The Darien Gap is the most dangerous place on the planet. The border between Colombia and Panama is a thousand square mile area of impassable jungle and swampland, ruled by narcotraffickers, gangsters, wild animals and infectious diseases. There is more chance of getting kidnapped or killed than traversing it safely. So, a new industry has appeared. Sailboats offer a more tranquil way of passing from South to Central America, via the tropical San Blas Islands. This is how I became a passenger on Wild Card, a boat manned by Captain Charlie.
He slurped straight from a bottle of rum as we bounced over crashing waves. After 36 hours of harsh sailing, he flicked back his long, dark locks, readied his pockmarked face and dropped anchor. We were in the land of the Kuna people. I looked around; hundreds of unspoilt mounds of white sand and palm trees protruded from turquoise waters. We had arrived in Cayos Limones, or Lemon Keys, or paradise. It forms part of the 365 San Blas Islands that lie 12 miles off the Caribbean coast of Panama. Captain Charlie threw me a snorkel and told me to explore. “There are some sunken ships over there,” he said with a flick of his arm, rum bottle still resting by his side.
I dived in the direction that Charlie had pointed. A long, silvery barracuda whished past. I continued towards the bubbly rock of a coral reef. A tuna swerved in front of me, scattering schools of smaller fish. The reason soon became clear: a reef shark burst into view, chasing the tuna through a maze of marine life. I tried to keep up but couldn’t, possibly because I’m not a fish. As I headed towards the shipwreck, I felt a ripple overhead. I came up for air. A battered canoe had narrowly missed me. Three Kuna tribesmen, tanned of skin, were wearing sheepish grins.
“Sorry. I didn’t see you,” said the taller man, offering a bow in apology. He invited me aboard the boat and introduced himself as the Sahila, or Chief, of Cayos Limones. I clambered up and he insisted I return to the mainland to share lunch with his family. I glanced towards my boat, Captain Charlie was spreadeagled on the deck. I said yes.
On the island, we ate an emperor’s lunch of lobster, grilled plantain and coconut. Indigenous women, decorated in gold nose rings, beaded red leg bands and bowl haircuts, were sewing traditional mola dresses. They sung gentle lullabies as they formed intricate patterns in blue and orange. They were blissfully unaware of politics, mortgages and traffic jams, and it showed.
Chief looked at the sky and sighed. “I am afraid you have come at bad time.”
“Why?” I asked.
“Tonight is no moon.”
“Blood moon,” he nodded. “The dragon comes to try and eat the moon.” I nodded, trying not to show my amusement. But, I thought then, it’s no stranger than believing that a virgin gave birth to Jesus or humans should work for fifty hours a week to buy products they don’t need. I looked around; does a better picture of paradise exist?
“They are preparing now. This is their night.” The Chief pointed inside a conical bamboo hut. Inside, two albino men were carving something out of wood. The Kuna have a very high incidence rate of albinism, a phenomenon that neither scientists nor anthropologists have been able to explain.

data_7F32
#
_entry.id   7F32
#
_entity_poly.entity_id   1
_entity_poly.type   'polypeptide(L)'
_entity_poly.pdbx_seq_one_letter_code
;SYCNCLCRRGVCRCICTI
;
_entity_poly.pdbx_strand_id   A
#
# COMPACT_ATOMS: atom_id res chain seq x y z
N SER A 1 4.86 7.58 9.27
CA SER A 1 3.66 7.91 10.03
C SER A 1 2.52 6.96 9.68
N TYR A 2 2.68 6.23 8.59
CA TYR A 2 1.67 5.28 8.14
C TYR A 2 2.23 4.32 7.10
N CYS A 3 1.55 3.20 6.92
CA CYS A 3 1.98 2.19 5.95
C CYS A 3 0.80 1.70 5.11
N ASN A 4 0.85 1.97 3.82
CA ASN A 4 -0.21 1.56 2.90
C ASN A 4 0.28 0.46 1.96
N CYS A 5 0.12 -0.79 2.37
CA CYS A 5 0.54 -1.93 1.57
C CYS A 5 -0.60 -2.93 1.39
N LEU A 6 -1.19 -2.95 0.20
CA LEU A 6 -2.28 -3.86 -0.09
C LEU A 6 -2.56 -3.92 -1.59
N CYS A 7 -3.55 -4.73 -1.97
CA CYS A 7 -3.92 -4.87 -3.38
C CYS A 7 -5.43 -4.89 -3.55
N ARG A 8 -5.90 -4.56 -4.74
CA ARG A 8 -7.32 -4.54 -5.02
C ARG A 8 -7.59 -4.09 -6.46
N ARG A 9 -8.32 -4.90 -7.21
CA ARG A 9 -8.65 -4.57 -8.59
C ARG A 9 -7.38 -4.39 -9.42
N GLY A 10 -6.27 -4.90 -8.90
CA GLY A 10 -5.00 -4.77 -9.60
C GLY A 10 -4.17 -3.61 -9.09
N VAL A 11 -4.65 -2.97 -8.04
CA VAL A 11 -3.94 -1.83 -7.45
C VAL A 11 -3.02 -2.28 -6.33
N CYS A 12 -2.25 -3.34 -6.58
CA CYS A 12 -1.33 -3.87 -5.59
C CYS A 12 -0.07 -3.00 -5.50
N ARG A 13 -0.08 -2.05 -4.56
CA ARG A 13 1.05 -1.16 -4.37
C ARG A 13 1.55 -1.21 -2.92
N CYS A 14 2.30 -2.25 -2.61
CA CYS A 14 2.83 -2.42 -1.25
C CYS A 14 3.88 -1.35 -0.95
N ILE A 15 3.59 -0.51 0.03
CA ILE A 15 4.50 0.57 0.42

“We have shaman coming also,” continued Chief. “But they will defend the moon,” he pointed at the albinos again.
Half an hour later, a dugout canoe arrived on the sand and a shaman in tattered rags stepped ashore. The sun came down as the shaman set up. I watched him form a circle using palm fronds and tree stumps as the sky turned from blue to orange to black in the background. He stood in the middle while Chief and the other islanders sat around the edge. They beckoned me to join. The shaman burnt an incense-like substance, it smelled like hippies and freedom. He started chanting in a language I didn’t understand, then dancing in a style I couldn’t comprehend. When he came back to earth, he passed round a jug of liquid. “Drink this,” he said. “It is chicha. The breast milk of the great mother.” It tasted more like crude rum to me.
“Now, we must go inside. It is only safe for the albinos tonight,” said Chief. The shaman raised an eyebrow, then gestured at me.
“He is white man too, he can join them.” Chief shrugged. The albinos emerged from the bamboo hut, holding the spoils of their days work: two bow and arrows. I asked Chief what the hell was happening.
“They will shoot arrows at the dragon, to protect the moon. You want to join them?”
I paused for thought. “Yes.” An easy decision. “Yes I do.”
The two albinos and I walked down to the shallows of the sea. They stood a metre ahead of me, took aim and fired towards the moon, emitting a howling sound as they did so. I howled too, tentatively at first, then with real gusto. They fired again, the arrows arced towards the dim, red moon then fell into the ocean. One of them passed me his bow and arrow. We still hadn’t spoken to each other, just howled. I stared at the moon, placed the arrow against the cord that connected the two ends of wood and pulled hard. My arm wasn’t straight and I let go at an angle, the arrow veered off to the right, grazing the arm of one of the albinos. My jaw dropped. I raised both hands in apology. The bow dropped to the water too. I felt forced to reorder my opinion. I think the Darien Gap is the second most dangerous place on the planet, after Cayos Limones when I’m brandishing a bow and arrow.
One thought on “Shooting For The Moon”
A great read! It sounds like you had an incredible adventure here. On the buxket list!